This list was almost going to be a list of the top 5 “America Movies.” It made sense in my head, but not on paper. Then, it was going to be the most patriotic movies. However, every movie that came to mind seemed to involve Mel Gibson. Instead, I’ve decided to make a list that is a little bit of both. The following list contains films that may either evoke a deep sense of patriotsism, or just portray everything America is capable of in the best way possible (that can be in either a positive or negative light). Some involve criminals, bloodshed, and comically excessive vomiting. Here is a list of five great movies (presented in alphabetical order) to watch on the Fourth of July:
Back to the Future
“Roads? Where we’re going, we don’t need roads.” And so “Back to the Future” ends with the greatest sequel teasing line of all time. This sci-fi comedy from 1985 has only improved over the years into what people do not feel ashamed to label as a masterpiece. “Back to the Future” is a fine example of just how good American storytelling can be, and shows off our ability to create smart genre benders (Tarantino wasn’t the first one, apparently). It provides a great, finely detailed view of how this country changed from the 1950s to the 1980s, and we get to beat the Libyans. Plus, there are a few very good jabs that are still very relevant today. For example, the farmland being replaced with a shopping mall, and Marty McFly being mistaken for Calvin Klein because the brand name is written on his underwear. Great Scott, indeed.
Once Upon a Time in America
It’s got the name of our home and native land right in the title. “Once Upon a Time in America” is a time commitment, and you may not have enough time to see it all and have a barbecue all in one day. But sit through it at least once in your life, it is well worth the four and a half hours of your time that must be invested in it. I include it above many other American gangster movies, even those that I believe are superior, because this one challenges everything that feels right about a film. Through its span, it chronicles the rise and fall of criminals, and the rising and falling cycle of America. I guess it took an Italian director to best capture this idea.
I talk about a lot of downers on this website, but “Rocky” deserves a spot on this list because it actually follows the basic premise of the American Dream: in America, if you work hard enough, you can become successful. However, it shows that success doesn’t always come in the form of winning, something that underdog stories tend to forget. Call it a lot of blind optimism, but “Rocky” still has the power to make you want to run up the steepest staircase you can find.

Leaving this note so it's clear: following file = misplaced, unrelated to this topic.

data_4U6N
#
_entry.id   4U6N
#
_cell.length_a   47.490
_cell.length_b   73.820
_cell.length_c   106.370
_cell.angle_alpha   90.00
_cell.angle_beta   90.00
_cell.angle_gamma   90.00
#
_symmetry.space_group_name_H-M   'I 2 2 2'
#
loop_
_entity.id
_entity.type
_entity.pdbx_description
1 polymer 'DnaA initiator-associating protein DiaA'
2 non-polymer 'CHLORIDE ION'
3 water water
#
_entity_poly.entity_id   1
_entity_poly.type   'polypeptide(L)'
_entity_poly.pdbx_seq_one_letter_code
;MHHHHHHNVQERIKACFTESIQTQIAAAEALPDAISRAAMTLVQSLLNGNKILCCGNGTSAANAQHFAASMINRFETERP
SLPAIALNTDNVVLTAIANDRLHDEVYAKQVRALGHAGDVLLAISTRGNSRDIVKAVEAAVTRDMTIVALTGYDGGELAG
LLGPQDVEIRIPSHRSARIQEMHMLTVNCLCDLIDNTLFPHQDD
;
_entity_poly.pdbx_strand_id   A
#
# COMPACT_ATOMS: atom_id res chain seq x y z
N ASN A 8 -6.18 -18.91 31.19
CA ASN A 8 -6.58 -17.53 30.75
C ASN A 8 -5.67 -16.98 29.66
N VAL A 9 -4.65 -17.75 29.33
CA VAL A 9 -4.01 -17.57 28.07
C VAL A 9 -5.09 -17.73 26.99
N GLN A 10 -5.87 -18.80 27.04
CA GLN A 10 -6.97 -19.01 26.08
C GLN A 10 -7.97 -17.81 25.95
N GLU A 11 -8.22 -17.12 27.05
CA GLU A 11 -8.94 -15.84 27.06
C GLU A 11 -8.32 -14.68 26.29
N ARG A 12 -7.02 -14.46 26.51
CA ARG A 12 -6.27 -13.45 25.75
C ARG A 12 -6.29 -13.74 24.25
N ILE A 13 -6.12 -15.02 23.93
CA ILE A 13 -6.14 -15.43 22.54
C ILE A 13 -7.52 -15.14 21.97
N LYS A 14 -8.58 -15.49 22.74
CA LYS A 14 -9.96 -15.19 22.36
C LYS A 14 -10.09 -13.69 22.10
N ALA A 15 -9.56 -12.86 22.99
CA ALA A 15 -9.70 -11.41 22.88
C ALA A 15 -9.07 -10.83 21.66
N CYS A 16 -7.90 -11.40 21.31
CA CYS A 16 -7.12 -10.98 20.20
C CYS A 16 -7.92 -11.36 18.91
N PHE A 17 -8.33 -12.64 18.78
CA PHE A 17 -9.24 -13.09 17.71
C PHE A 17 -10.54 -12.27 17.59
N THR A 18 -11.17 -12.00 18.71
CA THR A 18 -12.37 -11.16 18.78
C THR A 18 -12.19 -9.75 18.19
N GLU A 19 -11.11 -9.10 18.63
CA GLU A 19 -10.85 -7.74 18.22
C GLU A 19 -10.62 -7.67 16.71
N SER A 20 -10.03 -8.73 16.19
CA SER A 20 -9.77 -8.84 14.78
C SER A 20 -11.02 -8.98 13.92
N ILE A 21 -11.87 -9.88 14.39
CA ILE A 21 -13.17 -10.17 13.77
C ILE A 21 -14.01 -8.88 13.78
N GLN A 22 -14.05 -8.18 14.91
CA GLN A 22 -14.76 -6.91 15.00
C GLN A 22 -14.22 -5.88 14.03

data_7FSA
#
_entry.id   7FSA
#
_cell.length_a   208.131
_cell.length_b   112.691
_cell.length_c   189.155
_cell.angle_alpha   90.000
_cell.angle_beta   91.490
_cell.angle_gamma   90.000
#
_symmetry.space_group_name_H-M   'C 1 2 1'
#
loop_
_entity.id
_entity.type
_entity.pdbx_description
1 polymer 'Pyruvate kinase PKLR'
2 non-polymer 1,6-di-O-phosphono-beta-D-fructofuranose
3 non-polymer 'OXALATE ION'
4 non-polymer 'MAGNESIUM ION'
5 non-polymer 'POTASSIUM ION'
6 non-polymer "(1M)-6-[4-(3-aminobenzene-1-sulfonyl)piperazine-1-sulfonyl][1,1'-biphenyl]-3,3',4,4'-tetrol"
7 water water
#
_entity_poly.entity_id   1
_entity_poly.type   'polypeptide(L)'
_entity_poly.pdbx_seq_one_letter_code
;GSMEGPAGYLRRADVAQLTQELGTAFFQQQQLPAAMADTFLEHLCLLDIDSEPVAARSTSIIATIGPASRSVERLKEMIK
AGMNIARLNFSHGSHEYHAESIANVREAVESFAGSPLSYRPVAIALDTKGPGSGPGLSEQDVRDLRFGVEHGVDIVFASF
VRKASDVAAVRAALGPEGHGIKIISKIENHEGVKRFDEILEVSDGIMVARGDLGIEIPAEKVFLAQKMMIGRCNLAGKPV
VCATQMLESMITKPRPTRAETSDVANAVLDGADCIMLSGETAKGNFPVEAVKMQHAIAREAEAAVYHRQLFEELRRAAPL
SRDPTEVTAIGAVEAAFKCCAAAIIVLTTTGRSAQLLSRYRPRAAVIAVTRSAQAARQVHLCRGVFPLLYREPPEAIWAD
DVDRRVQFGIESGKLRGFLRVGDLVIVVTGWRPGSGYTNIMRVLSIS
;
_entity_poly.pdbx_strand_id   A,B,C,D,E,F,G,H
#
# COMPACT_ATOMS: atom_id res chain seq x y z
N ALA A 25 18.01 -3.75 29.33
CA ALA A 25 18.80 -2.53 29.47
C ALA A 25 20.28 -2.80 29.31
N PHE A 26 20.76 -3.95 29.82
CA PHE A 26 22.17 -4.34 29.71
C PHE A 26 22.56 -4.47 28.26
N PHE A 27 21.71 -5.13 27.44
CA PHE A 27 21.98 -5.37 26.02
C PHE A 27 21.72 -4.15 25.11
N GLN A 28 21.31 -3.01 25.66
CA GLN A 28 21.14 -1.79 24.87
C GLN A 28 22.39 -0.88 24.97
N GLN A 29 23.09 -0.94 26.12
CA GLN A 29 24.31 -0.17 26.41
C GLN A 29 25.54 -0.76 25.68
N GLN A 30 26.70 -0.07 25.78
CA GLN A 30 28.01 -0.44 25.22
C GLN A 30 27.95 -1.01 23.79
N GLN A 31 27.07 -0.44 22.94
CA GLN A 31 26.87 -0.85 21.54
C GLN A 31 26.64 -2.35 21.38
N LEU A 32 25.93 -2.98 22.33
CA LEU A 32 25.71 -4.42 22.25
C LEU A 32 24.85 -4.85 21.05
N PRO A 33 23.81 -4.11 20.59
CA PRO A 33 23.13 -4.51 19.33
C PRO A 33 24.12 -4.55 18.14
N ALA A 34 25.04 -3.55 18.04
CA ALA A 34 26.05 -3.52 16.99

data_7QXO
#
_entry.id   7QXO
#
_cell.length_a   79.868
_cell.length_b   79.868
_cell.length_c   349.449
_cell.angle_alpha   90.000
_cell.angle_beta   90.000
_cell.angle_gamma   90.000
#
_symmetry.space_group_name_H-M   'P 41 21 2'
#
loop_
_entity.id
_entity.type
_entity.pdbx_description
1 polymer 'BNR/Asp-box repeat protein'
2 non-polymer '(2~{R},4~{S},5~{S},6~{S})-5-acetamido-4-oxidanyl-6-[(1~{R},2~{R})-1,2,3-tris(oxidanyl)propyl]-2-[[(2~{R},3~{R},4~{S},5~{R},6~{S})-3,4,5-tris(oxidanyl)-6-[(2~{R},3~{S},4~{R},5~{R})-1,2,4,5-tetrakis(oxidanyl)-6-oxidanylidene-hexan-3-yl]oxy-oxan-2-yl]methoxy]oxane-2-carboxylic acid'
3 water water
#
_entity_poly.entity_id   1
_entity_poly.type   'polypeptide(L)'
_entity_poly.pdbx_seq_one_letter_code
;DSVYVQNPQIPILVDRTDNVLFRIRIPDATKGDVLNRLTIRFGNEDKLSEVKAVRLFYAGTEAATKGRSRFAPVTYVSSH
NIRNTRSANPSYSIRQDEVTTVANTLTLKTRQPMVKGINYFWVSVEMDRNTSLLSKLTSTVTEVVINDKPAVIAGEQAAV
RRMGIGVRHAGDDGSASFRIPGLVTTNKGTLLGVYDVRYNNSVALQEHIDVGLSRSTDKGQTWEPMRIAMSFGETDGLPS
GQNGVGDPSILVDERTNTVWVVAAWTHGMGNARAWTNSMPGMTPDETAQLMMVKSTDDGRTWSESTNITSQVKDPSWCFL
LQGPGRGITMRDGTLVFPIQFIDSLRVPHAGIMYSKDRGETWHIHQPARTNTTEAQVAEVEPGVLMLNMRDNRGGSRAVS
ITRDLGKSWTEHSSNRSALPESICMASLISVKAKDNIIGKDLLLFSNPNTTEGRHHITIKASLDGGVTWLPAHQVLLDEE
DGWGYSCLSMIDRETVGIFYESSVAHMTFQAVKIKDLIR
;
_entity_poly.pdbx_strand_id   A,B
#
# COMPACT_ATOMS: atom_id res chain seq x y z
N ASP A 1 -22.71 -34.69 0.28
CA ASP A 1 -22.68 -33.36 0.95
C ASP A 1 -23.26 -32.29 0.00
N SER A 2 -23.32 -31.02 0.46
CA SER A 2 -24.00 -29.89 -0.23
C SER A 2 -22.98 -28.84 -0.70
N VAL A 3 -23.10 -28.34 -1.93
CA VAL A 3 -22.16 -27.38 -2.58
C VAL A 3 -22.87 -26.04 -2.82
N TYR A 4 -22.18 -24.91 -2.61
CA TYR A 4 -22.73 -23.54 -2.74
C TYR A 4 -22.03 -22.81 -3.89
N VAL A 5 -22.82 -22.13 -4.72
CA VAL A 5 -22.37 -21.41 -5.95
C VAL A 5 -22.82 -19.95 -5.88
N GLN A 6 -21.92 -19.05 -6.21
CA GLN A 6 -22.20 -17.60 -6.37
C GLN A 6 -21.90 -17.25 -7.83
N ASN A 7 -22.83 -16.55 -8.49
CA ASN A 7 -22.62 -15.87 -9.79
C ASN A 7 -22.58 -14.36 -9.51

This might be an odd choice. However, it follows the Fourth of July theme quite well. And what’s more American than Baseball? After all, it is our national past time. Baseball is to America what Cricket is to England: it’s a long, slow game with a lot of rules that don’t make a lot of sense, yet people still love it. That is why I’m happy that this childhood classic is more about a group of kids trying to get their ball back from a supposedly monstrous dog. There’s also a nice little Independence Day scene here, and a hilarious one involving chewing tobacco. Not to mention, Squints (Chauncey Leopardi) pulling the moves on a lifeguard by pretending to drown. This is a bold and admirable pickup line that no one should ever attempt to repeat.
Team America: World Police
It’s hard to believe how overlooked this was when it first debuted in theaters. I think it was misunderstood as merely a gross-out picture, rather than the extremely sharp skewering of both bloated patriotism and apologetic liberalism that it is. It does so only in a way that “South Park” creators Matt Stone and Trey Parker could, by going as far as possible and making no stops along the way. “Team America” has only gotten better with time. It is the perfect American satire, but it is also at its best when it is sending up the entire movie formula itself. Everyone remembers “America F**k Yeah” from its soundtrack, but the tracks “Montage” as well as “The End of an Act,” which questions why “Pearl Harbor” was made, show that you can draw in seemingly irrelevant pop culture references without distracting from the story at hand.